I regularly teach the following courses. The course sites have most materials, but please contact me if you’d like any materials as pdfs.
Seeing is believing. Or is it? How do we perceive Nature when it is beyond our sight, when we are not present at the right time or place, or when our human vision limits our perception? How can visual depictions of Nature and its phenomena lead to acceptance of their truth? Have we accepted false views of nature through the power of images? What is the role of aesthetics –- even beauty — in this acceptance? This tutorial will consider the ways that Nature and its creatures have been perceived and represented, exploring the history of visualization in biological science and its interdependence with the envisioning powers of the arts.
As a way to explore how biologists ask questions and develop answers to them, this class will focus on the biology of the prairie and the problems of habitat restoration in Iowa. It will be taught in “workshop” format primarily at Grinnell College’s Conard Environmental Research Area (CERA), where we will use the prairie and savanna restorations as our laboratory. You will develop research questions based on your reading of the literature, design experimental or observational studies to test your hypotheses, and report on their findings in written and oral forms.
Why do animals have sex? and in such incredible varieties of ways? This course will consider the ways biologists study the causes and consequences of sex in animals at all levels — from the cellular process of meiosis, to the organismal concept of gender, to mating interactions between individuals and their evolutionary consequences. Students will learn to read and evaluate the primary literature, formulate hypotheses, and carry out independent research projects using a model organism, the bean beetle Callosobruchus maculatus, and will communicate their results in scientific papers, posters, and oral presentations. As sexy beasts ourselves, we will also consider how our human biases and social assumptions influence the questions asked and their accepted answers.
This course focuses on fundamental activities of whole organisms, including resource acquisition and allocation, reproduction, information-transmission, growth, and movement. By placing those activities in their ecological and evolutionary contexts, BIO 252 addresses the question of why organisms possess the features they do in addition to the question of how those features operate. Meanwhile, BIO 252 requires that you understand the cellular and molecular underpinnings of organismal features and activities, as well as the consequences of those features and activities for the movement of material and energy through ecosystems. Thus the course emphasizes the synthesis and integration of concepts across multiple levels of biological organization. One way the course encourages this integration is by taking concepts, organisms, and even data sets from BIO 251 and applying them to larger-scale biological phenomena. The 251-252 sequence showcases the unity and diversity of biology.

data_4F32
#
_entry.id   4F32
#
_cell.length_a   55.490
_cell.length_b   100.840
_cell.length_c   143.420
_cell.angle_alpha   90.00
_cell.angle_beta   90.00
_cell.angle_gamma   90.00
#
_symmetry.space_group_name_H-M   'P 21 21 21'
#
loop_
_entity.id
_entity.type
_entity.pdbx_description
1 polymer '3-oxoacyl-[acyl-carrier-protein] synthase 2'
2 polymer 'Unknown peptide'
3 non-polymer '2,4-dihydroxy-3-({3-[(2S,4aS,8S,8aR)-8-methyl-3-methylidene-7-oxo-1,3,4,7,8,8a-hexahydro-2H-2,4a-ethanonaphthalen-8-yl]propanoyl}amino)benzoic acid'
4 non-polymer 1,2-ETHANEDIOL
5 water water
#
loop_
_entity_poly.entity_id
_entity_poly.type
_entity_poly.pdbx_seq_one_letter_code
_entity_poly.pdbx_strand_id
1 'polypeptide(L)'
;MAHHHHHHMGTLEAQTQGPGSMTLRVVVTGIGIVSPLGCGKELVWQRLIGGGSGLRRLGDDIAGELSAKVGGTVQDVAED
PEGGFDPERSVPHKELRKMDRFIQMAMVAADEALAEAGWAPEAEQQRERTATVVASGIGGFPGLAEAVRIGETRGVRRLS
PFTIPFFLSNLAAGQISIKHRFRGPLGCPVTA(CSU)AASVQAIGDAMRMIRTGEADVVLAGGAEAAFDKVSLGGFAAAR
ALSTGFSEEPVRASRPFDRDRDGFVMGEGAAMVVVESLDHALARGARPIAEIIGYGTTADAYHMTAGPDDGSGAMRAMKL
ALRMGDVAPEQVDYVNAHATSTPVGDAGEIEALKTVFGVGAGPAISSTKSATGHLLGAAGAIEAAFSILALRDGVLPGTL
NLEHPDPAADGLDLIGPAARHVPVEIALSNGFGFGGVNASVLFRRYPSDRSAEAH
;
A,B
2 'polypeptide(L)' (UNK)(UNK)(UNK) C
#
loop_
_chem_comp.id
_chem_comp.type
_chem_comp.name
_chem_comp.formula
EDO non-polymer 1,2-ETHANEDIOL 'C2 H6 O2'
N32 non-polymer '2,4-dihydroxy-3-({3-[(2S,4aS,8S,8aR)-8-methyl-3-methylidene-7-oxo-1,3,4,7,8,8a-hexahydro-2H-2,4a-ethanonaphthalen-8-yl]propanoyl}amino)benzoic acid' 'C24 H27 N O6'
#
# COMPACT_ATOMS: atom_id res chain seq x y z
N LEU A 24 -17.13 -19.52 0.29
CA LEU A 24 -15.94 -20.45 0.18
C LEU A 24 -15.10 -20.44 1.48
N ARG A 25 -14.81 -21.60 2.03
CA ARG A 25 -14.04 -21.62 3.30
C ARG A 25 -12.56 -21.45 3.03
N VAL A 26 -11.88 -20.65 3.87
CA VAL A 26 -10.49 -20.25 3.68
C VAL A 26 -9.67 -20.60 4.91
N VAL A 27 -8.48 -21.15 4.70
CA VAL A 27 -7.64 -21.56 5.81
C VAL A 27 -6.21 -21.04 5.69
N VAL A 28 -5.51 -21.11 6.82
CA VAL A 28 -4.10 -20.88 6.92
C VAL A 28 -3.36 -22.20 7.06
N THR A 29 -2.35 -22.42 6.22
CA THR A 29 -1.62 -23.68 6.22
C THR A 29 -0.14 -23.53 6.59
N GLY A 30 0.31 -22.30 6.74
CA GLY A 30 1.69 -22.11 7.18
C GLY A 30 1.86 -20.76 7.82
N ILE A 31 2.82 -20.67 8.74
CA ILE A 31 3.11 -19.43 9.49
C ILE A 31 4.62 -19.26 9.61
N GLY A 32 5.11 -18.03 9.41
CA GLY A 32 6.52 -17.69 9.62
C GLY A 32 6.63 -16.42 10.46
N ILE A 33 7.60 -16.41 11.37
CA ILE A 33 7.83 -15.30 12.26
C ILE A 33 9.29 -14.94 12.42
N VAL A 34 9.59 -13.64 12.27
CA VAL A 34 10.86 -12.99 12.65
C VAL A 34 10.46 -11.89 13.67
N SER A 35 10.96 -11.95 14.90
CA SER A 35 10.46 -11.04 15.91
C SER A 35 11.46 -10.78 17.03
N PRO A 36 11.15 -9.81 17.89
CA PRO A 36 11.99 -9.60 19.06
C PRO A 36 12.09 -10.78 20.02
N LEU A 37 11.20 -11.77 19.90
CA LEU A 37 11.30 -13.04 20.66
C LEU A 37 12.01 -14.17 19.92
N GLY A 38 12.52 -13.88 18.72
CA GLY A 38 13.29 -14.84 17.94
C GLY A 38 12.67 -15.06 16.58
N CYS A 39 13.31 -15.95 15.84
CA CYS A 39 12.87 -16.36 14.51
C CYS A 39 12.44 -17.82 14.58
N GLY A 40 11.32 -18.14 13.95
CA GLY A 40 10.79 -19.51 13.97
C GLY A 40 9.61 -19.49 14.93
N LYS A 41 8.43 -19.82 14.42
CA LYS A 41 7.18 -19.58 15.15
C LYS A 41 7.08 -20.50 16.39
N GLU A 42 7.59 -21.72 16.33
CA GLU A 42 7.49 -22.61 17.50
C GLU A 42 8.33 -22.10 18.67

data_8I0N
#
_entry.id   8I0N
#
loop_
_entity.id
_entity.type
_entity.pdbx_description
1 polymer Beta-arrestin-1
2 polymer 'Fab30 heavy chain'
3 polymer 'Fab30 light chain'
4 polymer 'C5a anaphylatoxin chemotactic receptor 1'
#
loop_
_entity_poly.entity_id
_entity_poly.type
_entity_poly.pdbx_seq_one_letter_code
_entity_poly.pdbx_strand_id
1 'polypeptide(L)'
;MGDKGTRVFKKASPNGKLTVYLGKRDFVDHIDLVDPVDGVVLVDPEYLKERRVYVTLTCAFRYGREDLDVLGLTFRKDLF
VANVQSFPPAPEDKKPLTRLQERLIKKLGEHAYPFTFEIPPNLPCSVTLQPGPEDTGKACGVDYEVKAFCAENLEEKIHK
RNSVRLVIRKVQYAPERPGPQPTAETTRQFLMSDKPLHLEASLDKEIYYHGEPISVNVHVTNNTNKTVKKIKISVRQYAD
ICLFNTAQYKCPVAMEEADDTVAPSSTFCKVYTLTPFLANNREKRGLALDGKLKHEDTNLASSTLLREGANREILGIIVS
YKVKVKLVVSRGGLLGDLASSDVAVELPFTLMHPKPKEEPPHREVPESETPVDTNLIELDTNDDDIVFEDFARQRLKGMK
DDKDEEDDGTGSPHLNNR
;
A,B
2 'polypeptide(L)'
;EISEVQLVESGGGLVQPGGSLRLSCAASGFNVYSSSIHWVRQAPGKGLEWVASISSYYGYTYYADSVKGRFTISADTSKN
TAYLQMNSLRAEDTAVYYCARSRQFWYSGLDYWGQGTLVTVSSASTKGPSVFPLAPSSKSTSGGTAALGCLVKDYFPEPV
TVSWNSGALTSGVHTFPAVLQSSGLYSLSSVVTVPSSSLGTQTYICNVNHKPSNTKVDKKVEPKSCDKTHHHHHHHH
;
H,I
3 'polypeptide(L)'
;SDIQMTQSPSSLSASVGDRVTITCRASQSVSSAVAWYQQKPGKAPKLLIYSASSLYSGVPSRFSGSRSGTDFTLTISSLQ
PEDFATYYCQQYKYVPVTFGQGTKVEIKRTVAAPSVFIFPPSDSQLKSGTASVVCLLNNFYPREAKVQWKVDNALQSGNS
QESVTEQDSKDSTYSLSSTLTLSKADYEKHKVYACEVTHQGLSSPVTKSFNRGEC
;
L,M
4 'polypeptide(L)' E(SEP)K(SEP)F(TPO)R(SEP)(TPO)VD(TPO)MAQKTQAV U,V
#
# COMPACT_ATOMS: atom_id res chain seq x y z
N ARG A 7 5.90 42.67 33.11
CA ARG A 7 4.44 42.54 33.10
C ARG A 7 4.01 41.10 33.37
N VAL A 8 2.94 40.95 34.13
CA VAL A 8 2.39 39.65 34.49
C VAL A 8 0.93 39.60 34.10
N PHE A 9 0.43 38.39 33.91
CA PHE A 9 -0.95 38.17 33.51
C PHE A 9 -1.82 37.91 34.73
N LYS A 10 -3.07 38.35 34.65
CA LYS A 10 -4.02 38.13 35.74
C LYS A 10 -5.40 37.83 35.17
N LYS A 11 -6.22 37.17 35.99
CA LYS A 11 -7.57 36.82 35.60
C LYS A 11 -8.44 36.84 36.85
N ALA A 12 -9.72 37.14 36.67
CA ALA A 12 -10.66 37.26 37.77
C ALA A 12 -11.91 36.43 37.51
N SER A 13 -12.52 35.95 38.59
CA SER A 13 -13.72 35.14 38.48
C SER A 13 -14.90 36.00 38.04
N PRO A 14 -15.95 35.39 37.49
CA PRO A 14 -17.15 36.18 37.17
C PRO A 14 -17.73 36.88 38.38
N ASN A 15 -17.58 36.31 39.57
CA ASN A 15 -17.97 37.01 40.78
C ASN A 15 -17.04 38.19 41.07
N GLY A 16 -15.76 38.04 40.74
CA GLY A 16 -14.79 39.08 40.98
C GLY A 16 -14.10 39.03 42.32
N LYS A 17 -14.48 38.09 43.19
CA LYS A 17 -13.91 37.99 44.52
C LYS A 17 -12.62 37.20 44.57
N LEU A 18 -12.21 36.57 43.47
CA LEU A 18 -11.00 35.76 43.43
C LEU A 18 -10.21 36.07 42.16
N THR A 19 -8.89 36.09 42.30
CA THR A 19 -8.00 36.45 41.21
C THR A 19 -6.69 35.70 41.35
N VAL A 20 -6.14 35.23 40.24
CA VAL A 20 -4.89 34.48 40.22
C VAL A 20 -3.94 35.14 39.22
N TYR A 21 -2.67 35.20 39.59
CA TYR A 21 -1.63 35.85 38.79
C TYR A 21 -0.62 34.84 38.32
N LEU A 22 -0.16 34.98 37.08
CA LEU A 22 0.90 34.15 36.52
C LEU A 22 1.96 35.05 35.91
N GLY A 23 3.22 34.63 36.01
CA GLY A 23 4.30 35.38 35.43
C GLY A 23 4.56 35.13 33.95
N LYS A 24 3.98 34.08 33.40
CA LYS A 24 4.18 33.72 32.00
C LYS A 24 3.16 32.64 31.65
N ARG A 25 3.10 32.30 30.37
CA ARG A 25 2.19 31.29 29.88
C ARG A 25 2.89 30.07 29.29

Investigations of the causes, functions, and origins of animal behavior. We will use an evolutionary perspective to understand and integrate common behavioral adaptations, e.g., obtaining food, avoiding predators, living in groups, communicating, mating, and caring for offspring. Laboratory projects emphasize design, analysis, and communication of quantitative tests of hypotheses carried out in the field.
Bio 301 — History of Biological Thought
This seminar will consider how fundamental biological theories emerge and change in a complex environment of empirical knowledge and social/political concerns. We will examine conceptual changes in an array of subdisciplines by reading a contemporary history of each, along with excerpts from primary and secondary texts. Areas of study will include reproductive biology, evolution and genetics, ecology, and medicine. Students also develop and present their own original research.
This course examines the mechanisms of evolutionary change at both micro- and macroevolutionary scales. Topics include the origin and maintenance of genetic variation, population structure and speciation, systematic methods, adaptation, molecular evolution, and macroevolution. We will also consider applications of evolutionary theory to conservation biology, medicine, and human diversity.